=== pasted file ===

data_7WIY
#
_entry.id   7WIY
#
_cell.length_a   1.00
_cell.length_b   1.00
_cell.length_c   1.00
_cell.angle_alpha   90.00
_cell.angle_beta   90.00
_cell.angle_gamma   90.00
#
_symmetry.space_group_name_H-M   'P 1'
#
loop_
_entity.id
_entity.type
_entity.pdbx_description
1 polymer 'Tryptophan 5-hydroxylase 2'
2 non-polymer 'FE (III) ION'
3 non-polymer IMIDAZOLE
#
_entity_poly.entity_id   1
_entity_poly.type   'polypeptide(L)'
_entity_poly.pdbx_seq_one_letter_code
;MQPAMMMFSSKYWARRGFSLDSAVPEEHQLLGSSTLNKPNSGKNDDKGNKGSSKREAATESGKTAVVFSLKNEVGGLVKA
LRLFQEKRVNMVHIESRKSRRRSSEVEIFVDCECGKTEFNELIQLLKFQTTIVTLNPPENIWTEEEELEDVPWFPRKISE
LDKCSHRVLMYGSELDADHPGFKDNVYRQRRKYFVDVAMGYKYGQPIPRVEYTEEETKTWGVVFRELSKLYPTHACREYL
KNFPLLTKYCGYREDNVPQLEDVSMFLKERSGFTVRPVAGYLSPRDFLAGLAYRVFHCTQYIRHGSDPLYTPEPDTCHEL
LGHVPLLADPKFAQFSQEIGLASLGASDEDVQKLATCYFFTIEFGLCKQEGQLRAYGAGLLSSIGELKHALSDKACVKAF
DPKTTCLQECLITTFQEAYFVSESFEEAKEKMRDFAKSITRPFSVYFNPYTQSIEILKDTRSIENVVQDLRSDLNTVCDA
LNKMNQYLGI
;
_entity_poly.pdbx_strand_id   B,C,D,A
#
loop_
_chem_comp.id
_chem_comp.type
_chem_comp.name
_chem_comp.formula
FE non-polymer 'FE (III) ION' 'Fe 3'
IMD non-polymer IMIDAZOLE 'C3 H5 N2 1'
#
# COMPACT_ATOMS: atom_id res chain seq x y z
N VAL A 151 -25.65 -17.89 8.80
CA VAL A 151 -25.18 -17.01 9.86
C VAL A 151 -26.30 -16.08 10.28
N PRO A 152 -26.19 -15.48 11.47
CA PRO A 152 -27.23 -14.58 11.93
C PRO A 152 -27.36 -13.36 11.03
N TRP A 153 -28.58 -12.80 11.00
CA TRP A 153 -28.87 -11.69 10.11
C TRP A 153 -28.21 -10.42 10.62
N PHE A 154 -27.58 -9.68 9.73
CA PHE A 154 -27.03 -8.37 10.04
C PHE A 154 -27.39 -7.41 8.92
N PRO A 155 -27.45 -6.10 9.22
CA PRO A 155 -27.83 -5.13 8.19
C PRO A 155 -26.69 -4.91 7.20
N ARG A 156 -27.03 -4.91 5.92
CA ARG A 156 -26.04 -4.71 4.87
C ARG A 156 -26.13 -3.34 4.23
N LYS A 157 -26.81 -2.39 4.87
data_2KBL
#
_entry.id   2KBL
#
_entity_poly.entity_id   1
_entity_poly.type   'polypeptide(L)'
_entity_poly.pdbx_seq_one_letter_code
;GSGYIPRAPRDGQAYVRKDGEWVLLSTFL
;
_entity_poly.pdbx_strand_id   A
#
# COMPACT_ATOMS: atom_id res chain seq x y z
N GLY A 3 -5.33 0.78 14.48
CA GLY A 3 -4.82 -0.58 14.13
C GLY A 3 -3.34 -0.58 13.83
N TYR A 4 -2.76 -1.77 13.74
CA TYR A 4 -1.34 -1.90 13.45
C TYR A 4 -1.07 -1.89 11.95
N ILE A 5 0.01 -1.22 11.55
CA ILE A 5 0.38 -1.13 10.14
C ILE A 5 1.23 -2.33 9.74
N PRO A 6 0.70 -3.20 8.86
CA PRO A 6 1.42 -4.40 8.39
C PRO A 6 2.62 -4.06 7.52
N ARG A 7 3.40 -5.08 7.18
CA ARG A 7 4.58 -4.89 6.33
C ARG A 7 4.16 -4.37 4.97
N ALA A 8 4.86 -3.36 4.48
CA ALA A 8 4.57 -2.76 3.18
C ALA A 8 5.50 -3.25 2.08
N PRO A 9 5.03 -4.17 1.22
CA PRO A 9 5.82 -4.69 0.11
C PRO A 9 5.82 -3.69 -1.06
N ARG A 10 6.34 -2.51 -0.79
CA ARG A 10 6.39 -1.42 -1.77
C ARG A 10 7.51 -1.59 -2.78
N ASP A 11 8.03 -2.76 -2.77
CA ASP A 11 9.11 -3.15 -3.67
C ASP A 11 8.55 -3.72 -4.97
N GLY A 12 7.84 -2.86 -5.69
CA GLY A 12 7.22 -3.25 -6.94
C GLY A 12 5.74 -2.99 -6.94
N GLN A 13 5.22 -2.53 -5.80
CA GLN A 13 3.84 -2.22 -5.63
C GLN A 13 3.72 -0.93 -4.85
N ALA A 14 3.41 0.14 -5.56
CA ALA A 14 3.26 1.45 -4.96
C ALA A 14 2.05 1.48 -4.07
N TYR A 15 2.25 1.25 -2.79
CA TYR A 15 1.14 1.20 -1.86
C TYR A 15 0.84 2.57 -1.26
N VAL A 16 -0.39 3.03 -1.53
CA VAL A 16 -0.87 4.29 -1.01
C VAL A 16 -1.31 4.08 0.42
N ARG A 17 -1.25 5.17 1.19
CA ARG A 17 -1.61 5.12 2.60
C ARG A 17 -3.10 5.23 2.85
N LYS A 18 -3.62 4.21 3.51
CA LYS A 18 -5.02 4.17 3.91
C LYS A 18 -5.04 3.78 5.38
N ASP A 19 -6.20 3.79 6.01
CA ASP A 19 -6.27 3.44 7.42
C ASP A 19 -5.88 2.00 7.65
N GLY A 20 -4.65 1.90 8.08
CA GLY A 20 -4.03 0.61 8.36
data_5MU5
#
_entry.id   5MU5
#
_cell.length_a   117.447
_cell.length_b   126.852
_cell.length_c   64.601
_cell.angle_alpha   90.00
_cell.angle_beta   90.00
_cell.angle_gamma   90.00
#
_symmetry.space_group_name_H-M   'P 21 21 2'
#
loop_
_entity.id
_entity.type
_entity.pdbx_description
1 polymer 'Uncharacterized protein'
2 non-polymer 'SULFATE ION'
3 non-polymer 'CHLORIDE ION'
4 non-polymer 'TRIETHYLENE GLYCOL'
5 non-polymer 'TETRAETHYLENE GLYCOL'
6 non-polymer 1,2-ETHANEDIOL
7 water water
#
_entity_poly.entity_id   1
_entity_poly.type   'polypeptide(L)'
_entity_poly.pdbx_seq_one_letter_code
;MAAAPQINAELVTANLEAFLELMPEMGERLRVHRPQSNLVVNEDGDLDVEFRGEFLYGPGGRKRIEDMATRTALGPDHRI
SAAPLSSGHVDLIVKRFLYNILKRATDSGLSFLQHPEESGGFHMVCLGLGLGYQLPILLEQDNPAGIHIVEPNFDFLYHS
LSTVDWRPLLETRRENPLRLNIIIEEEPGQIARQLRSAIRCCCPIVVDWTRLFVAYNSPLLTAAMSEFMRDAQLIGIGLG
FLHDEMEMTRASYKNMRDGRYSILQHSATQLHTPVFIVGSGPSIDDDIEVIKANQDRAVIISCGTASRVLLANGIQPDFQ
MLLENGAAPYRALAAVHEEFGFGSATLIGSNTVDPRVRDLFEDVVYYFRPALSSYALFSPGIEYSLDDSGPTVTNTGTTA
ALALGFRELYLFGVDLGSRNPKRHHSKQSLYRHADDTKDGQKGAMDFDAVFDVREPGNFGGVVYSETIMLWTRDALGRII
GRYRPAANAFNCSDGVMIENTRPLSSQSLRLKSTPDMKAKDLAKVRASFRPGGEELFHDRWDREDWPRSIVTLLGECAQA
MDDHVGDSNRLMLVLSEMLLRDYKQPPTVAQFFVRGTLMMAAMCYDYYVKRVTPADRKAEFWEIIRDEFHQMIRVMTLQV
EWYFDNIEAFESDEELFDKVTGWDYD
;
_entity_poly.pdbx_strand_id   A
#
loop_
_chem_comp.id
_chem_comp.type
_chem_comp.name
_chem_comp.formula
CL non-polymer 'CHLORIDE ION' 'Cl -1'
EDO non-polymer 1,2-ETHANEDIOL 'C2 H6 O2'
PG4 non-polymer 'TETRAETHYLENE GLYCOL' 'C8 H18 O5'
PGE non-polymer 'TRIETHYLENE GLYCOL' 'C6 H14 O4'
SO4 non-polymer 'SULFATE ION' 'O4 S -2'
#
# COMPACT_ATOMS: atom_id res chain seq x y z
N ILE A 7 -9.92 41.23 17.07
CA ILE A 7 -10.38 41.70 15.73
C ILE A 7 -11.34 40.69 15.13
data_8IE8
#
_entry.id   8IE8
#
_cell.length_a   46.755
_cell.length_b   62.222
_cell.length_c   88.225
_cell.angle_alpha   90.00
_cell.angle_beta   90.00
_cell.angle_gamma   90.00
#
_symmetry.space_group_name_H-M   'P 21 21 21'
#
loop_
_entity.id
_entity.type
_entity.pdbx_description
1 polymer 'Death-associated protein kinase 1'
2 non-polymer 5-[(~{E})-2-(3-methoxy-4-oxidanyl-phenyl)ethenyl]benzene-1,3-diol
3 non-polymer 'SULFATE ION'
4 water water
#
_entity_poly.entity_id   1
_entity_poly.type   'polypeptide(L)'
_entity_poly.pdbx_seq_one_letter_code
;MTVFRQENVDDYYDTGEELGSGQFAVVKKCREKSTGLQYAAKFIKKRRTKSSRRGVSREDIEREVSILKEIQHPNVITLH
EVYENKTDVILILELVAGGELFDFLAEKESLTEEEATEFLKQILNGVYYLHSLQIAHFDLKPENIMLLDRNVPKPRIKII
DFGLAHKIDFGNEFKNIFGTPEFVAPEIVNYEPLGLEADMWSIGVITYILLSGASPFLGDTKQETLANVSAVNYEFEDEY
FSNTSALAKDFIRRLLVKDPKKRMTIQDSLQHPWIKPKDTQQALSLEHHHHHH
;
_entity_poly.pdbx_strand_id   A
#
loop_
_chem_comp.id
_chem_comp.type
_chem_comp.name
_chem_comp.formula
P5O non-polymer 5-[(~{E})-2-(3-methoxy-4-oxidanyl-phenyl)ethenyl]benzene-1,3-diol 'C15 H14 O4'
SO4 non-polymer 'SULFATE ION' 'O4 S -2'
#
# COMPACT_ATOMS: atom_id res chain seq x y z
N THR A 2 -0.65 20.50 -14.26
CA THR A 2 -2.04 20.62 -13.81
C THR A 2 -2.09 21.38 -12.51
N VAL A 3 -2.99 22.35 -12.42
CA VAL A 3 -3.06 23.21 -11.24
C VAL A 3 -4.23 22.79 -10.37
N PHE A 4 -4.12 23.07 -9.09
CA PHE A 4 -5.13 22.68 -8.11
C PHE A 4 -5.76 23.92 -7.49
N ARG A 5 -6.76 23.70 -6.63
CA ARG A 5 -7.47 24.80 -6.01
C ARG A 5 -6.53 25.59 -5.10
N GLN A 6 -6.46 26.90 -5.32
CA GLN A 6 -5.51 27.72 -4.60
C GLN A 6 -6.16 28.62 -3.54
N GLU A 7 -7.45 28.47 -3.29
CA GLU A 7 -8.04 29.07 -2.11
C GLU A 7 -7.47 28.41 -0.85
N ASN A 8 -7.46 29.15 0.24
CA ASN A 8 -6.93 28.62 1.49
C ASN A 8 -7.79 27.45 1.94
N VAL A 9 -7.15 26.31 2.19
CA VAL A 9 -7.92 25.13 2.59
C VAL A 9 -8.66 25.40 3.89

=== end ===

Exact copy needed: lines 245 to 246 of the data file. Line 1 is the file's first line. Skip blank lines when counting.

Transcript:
N VAL A 9 -7.15 26.31 2.19
CA VAL A 9 -7.92 25.13 2.59